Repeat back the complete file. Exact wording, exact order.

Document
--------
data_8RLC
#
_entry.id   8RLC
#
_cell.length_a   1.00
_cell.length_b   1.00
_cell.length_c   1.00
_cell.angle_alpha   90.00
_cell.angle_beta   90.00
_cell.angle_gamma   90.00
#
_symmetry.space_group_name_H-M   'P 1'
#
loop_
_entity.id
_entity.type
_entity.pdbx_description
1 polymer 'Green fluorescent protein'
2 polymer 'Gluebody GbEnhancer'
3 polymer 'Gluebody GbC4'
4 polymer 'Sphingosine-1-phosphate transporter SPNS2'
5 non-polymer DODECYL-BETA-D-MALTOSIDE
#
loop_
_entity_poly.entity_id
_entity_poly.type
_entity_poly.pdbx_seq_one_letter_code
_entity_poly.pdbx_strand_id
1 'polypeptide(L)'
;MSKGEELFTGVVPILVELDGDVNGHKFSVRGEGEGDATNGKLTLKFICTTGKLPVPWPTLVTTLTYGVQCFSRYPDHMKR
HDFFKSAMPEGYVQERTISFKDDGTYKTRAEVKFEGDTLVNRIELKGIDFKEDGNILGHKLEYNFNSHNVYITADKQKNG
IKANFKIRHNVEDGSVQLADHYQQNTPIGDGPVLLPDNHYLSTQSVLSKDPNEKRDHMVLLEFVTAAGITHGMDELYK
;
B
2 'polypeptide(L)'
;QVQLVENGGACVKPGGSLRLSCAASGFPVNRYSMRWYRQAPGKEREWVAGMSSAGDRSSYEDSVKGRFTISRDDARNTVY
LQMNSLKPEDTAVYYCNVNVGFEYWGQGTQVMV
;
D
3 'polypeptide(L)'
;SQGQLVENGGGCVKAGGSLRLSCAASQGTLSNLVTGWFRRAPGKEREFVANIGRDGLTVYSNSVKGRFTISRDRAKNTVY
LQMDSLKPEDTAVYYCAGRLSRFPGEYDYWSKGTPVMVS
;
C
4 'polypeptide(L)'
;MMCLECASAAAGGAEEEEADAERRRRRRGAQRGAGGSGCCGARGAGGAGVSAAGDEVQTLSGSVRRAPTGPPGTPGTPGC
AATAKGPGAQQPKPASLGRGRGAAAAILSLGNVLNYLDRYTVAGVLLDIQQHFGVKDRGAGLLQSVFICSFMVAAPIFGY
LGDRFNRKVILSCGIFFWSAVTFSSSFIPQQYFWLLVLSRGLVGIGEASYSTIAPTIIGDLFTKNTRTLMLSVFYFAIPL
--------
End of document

data_8RLC
#
_entry.id   8RLC
#
_cell.length_a   1.00
_cell.length_b   1.00
_cell.length_c   1.00
_cell.angle_alpha   90.00
_cell.angle_beta   90.00
_cell.angle_gamma   90.00
#
_symmetry.space_group_name_H-M   'P 1'
#
loop_
_entity.id
_entity.type
_entity.pdbx_description
1 polymer 'Green fluorescent protein'
2 polymer 'Gluebody GbEnhancer'
3 polymer 'Gluebody GbC4'
4 polymer 'Sphingosine-1-phosphate transporter SPNS2'
5 non-polymer DODECYL-BETA-D-MALTOSIDE
#
loop_
_entity_poly.entity_id
_entity_poly.type
_entity_poly.pdbx_seq_one_letter_code
_entity_poly.pdbx_strand_id
1 'polypeptide(L)'
;MSKGEELFTGVVPILVELDGDVNGHKFSVRGEGEGDATNGKLTLKFICTTGKLPVPWPTLVTTLTYGVQCFSRYPDHMKR
HDFFKSAMPEGYVQERTISFKDDGTYKTRAEVKFEGDTLVNRIELKGIDFKEDGNILGHKLEYNFNSHNVYITADKQKNG
IKANFKIRHNVEDGSVQLADHYQQNTPIGDGPVLLPDNHYLSTQSVLSKDPNEKRDHMVLLEFVTAAGITHGMDELYK
;
B
2 'polypeptide(L)'
;QVQLVENGGACVKPGGSLRLSCAASGFPVNRYSMRWYRQAPGKEREWVAGMSSAGDRSSYEDSVKGRFTISRDDARNTVY
LQMNSLKPEDTAVYYCNVNVGFEYWGQGTQVMV
;
D
3 'polypeptide(L)'
;SQGQLVENGGGCVKAGGSLRLSCAASQGTLSNLVTGWFRRAPGKEREFVANIGRDGLTVYSNSVKGRFTISRDRAKNTVY
LQMDSLKPEDTAVYYCAGRLSRFPGEYDYWSKGTPVMVS
;
C
4 'polypeptide(L)'
;MMCLECASAAAGGAEEEEADAERRRRRRGAQRGAGGSGCCGARGAGGAGVSAAGDEVQTLSGSVRRAPTGPPGTPGTPGC
AATAKGPGAQQPKPASLGRGRGAAAAILSLGNVLNYLDRYTVAGVLLDIQQHFGVKDRGAGLLQSVFICSFMVAAPIFGY
LGDRFNRKVILSCGIFFWSAVTFSSSFIPQQYFWLLVLSRGLVGIGEASYSTIAPTIIGDLFTKNTRTLMLSVFYFAIPL